Written by Thomas Gent from Agreena
Reading this magazine means even if you are not practising regenerative farming I am sure you are at least considering the transition away from ploughing. We of course are also seeing now that the government incentives are going to be rewarding this type of farming, everything seems to be pushing us in this direction.
So the next question that comes to mind in today’s world is what do I do with my carbon?
We need to start thinking about carbon in two separate ways firstly carbon stock, so the existing amount of carbon held on your farm in the soils, trees and hedges etc. This is the carbon that is currently not being traded and is an asset on your farm that you should protect carefully.
Secondly is your additional carbon. This is the carbon that can now be quantified and traded on an annual basis should you choose to do so. This is made up of two separate sections, reductions and removals. Reductions represent the reduction in GHG (GreenHouse Gas) emissions for example by burning less diesel or using less artificial fertilisers. Removals represent the act of taking carbon out of the atmosphere and adding it into your soils, for example by growing a cover crop.
This annual additional carbon compared to a baseline is what carbon programs are looking to help farmers quantify. It should be thought of as a second crop, so at harvest when travelling through the field with the combine you are going to be harvesting the grain crop whilst simultaneously finishing your carbon crop harvest for that year. Just like a crop of wheat the annual yield of a carbon crop depends on the actions you take in the field to improve it over the year and just like a wheat crop post carbon harvest you can choose how best to use that asset.
There are currently a few options that exist for what to do with your carbon certificates.
- First and usually most obvious one is that you can choose to monetise. There are companies that are looking to purchase high quality carbon certificates from local farmers. Depending on the program you join you may have the flexibility to sell these carbon certificates yourself or you can usually ask the carbon program to assist you with this.
- Secondly, holding onto your carbon certificates. Carbon certificates do not expire instantly; they can be held for multiple years. Some farmers I know are holding onto the certificates because they are betting that the price will rise and others are utilising the carbon within their own operations to maybe offset the emissions from another part of the estate. Either way with some programs you can choose to hold the certificates and only choose to sell when the price is right for you.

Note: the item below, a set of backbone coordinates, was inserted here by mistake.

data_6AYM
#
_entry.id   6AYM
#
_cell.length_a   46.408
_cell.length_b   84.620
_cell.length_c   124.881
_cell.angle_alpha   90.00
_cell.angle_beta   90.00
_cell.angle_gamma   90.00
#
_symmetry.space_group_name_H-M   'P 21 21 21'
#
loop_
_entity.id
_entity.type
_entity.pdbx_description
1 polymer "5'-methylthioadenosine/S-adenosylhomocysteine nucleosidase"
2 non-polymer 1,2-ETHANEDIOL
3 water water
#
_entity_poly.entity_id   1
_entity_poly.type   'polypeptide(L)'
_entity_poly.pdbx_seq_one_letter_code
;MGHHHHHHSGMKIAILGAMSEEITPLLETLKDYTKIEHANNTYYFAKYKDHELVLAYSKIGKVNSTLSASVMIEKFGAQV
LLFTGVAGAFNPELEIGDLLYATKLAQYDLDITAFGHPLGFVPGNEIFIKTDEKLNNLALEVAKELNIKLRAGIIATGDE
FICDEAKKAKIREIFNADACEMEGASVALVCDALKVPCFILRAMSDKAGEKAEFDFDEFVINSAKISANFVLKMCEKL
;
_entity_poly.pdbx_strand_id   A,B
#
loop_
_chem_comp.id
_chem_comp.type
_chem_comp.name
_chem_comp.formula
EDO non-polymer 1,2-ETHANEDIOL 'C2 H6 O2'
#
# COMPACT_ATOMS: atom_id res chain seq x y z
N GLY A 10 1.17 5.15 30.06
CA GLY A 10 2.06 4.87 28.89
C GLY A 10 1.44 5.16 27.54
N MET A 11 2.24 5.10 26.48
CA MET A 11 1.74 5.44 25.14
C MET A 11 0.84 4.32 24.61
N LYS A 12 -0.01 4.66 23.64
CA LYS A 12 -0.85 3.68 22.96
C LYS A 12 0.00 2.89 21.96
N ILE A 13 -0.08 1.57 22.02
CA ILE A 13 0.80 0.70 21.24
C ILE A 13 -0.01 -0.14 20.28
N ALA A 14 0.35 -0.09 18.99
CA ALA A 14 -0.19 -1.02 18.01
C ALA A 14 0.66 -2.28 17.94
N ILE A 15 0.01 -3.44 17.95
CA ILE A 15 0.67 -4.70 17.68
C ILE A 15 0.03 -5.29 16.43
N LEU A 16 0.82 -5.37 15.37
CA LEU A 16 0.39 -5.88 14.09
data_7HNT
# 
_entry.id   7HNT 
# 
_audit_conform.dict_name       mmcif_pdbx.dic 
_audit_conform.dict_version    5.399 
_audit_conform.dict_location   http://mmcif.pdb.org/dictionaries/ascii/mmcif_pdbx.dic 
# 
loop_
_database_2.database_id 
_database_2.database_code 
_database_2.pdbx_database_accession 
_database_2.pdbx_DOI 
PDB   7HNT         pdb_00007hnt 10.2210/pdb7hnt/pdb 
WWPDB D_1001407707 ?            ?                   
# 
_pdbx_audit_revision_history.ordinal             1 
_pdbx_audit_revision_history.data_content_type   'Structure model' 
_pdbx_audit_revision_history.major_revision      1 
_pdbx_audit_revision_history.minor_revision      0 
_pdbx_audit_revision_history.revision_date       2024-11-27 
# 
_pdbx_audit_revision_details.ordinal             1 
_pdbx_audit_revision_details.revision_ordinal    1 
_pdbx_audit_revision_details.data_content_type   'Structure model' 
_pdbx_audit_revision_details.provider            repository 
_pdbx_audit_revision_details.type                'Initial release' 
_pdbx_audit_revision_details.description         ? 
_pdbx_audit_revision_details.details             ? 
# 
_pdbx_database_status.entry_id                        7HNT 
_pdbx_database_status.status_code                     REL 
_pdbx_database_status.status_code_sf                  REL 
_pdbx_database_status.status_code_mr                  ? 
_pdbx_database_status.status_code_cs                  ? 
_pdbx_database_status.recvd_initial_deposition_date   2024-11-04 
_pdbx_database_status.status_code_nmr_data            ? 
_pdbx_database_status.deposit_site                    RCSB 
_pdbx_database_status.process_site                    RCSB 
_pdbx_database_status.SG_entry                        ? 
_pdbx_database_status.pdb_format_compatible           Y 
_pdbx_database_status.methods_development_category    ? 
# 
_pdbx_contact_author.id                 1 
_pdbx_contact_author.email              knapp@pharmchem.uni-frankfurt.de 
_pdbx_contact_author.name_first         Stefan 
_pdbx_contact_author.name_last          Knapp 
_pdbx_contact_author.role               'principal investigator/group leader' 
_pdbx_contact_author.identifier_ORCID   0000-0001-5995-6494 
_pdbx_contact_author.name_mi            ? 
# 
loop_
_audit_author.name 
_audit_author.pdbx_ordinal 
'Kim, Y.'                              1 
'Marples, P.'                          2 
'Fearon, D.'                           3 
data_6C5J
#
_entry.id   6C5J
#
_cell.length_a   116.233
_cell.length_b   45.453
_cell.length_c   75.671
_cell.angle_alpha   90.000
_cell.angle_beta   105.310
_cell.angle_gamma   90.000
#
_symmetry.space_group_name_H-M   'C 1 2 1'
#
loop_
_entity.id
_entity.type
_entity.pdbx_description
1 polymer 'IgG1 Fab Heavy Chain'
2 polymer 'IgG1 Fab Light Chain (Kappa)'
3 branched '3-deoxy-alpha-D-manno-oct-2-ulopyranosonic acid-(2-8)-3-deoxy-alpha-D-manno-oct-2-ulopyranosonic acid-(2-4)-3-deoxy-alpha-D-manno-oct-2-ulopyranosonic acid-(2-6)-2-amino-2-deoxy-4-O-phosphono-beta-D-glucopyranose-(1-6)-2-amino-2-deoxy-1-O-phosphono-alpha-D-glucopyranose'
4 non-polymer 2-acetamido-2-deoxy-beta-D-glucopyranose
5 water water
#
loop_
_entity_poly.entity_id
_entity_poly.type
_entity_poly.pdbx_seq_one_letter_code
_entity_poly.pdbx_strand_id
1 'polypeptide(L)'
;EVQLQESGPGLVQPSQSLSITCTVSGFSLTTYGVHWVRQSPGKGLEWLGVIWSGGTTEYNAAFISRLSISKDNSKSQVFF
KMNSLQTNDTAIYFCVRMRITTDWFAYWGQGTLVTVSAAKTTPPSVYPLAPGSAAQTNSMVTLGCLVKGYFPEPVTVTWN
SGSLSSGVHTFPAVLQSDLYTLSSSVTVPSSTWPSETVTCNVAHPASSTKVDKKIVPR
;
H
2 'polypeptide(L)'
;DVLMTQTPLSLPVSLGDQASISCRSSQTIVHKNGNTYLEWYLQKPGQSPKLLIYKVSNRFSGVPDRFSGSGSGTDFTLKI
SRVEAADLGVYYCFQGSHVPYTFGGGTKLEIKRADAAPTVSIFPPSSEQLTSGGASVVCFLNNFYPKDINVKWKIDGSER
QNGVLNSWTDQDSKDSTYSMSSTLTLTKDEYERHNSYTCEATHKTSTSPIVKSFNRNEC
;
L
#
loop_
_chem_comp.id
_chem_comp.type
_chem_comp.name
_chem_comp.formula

- Thirdly and most interestingly in the future will be the option to gain premiums for your produce. We are starting to see the emergence of this as a viable option but it is not yet something commonplace or operational at scale.
On my farm I have completed two carbon crop harvests, the first one in 2021 which I chose to monetise as there was no other option of what to do with the carbon that year. Second is from the 2022 harvest which I will probably choose to also monetise as there is no further option. For my coming 2023 carbon harvest I am hoping there will be an option to use the certificates along with my grain.
The important conclusion to the above is to understand that a farmer can issue carbon certificates yearly therefore by not joining a carbon program you are simply missing out on a harvest. We see no options in the market for farmers to backdate and issue carbon for previous years and no likelihood that a method for this will exist.
A farmer who is eligible for a carbon program (not ploughing) who is not part of a carbon program is missing out on harvest. As a farmer you are most likely already taking some of the actions that would help you issue carbon certificates therefore you should look to produce a carbon certificate for this to evidence the actions you have taken that year even if you are not looking to trade.